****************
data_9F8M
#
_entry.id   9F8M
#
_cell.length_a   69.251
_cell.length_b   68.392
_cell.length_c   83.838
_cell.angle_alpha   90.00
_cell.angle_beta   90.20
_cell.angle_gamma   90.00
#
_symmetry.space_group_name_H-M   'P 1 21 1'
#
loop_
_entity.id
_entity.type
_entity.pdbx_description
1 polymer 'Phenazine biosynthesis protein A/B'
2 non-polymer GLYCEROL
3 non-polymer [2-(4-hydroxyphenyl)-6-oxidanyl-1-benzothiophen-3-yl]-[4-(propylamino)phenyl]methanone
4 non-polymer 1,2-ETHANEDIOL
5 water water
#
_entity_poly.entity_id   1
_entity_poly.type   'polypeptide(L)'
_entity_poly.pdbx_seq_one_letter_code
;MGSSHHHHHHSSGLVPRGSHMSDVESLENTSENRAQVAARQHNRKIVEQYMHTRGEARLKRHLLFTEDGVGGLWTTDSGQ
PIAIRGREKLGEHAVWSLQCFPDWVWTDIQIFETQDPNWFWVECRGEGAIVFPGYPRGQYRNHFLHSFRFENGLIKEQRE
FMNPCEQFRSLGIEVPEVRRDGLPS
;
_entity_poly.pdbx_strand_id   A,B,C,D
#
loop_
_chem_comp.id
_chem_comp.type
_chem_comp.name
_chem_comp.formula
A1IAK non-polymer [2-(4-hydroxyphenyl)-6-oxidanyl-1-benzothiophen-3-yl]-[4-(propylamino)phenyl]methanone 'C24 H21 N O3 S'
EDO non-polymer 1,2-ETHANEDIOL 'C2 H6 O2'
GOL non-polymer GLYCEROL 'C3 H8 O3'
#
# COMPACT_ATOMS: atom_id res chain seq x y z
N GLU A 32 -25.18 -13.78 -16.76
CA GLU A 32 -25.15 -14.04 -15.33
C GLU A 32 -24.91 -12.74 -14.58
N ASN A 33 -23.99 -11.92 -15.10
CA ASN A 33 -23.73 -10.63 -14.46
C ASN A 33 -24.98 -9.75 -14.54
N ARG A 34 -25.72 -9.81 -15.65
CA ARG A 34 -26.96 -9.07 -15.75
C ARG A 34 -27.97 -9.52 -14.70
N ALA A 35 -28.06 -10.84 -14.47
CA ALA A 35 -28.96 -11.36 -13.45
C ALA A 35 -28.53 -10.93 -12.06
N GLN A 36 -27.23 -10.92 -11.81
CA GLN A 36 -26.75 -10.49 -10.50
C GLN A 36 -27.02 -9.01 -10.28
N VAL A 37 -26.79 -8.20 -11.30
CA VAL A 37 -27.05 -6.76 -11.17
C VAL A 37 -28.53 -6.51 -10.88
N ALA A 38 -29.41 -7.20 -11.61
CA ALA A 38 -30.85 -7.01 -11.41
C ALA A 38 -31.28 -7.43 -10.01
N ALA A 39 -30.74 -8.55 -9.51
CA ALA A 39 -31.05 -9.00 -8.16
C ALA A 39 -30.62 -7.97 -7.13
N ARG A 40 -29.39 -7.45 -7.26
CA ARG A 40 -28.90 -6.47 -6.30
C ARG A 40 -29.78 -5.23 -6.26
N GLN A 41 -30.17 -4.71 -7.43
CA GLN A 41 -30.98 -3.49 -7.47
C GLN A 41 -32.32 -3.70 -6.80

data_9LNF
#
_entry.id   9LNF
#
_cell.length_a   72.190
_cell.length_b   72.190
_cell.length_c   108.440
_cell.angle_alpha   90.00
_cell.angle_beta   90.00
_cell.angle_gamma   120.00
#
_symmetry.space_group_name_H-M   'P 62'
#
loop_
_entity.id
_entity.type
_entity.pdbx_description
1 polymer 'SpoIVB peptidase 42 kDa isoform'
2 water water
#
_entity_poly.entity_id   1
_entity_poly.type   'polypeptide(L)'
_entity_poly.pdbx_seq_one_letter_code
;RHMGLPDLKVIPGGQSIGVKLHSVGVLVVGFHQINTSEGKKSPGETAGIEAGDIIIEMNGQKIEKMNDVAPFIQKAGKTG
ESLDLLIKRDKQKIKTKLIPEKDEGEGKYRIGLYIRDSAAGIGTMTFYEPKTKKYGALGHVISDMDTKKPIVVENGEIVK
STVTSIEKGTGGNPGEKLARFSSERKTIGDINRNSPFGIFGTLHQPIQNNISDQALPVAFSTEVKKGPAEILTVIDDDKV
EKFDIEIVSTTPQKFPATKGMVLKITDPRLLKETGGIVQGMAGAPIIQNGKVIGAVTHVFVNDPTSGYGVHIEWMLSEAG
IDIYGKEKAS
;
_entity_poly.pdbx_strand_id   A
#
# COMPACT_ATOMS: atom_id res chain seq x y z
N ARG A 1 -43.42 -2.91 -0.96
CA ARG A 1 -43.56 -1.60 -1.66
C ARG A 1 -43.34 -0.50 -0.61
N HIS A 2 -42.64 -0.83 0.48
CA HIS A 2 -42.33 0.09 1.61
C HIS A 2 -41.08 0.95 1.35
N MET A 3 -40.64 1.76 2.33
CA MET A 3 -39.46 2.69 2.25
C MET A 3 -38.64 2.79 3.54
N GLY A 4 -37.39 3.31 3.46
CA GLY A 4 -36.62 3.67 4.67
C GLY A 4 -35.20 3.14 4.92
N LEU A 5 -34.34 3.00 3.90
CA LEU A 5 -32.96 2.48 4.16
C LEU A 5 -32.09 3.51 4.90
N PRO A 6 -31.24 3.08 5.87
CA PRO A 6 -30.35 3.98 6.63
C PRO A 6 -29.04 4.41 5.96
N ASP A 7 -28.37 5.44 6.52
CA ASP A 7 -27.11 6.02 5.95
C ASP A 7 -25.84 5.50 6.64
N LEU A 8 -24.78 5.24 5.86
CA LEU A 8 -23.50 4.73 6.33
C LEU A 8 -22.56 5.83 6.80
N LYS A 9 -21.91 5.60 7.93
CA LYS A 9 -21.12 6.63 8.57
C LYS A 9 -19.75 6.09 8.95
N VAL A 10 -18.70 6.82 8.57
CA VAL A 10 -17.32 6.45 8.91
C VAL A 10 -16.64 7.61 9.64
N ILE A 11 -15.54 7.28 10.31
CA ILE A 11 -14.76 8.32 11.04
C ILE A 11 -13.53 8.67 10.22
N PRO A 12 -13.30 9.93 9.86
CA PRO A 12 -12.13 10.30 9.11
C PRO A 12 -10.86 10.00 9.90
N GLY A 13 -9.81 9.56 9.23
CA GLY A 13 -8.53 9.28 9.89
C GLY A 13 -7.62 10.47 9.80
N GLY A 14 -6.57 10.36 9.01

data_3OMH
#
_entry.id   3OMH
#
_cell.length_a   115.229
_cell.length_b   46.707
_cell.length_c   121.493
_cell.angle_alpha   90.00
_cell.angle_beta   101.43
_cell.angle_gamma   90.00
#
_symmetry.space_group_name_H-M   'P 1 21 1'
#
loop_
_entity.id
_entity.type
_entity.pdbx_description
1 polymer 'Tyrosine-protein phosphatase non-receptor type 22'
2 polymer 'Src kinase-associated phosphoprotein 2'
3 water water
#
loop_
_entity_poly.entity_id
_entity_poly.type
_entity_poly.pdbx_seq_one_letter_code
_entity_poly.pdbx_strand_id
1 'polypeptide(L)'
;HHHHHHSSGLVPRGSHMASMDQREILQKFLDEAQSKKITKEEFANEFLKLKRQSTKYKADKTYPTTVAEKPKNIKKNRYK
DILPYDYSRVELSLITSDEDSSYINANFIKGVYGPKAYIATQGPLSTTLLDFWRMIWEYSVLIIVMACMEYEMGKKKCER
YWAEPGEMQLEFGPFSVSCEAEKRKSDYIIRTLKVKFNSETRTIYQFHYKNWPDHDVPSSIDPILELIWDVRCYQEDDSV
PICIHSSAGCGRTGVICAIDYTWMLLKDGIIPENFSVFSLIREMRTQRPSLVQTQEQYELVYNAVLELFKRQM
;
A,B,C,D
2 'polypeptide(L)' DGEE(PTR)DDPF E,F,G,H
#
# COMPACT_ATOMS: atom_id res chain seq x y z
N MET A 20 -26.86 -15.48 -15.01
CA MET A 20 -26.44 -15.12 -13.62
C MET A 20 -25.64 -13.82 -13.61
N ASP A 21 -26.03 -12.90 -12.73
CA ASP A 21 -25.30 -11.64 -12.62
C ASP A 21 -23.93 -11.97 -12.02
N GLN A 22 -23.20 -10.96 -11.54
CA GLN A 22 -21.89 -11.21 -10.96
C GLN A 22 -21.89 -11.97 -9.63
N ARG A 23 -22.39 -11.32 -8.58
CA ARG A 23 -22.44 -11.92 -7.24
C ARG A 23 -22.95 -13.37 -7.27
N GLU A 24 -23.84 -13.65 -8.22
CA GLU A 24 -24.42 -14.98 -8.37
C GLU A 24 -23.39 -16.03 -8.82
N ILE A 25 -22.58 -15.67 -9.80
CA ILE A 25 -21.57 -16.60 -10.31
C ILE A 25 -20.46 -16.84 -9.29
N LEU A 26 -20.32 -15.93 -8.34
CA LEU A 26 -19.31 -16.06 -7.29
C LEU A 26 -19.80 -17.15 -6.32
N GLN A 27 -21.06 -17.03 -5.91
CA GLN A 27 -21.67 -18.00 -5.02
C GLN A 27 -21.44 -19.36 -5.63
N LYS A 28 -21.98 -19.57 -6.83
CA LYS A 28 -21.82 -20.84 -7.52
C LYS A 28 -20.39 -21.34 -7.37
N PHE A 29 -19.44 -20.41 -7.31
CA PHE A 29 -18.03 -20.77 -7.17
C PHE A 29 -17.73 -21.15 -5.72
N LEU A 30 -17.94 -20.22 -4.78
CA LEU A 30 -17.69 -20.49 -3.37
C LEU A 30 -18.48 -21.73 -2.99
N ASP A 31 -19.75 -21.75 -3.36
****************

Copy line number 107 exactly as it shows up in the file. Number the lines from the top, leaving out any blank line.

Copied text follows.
C ARG A 1 -43.34 -0.50 -0.61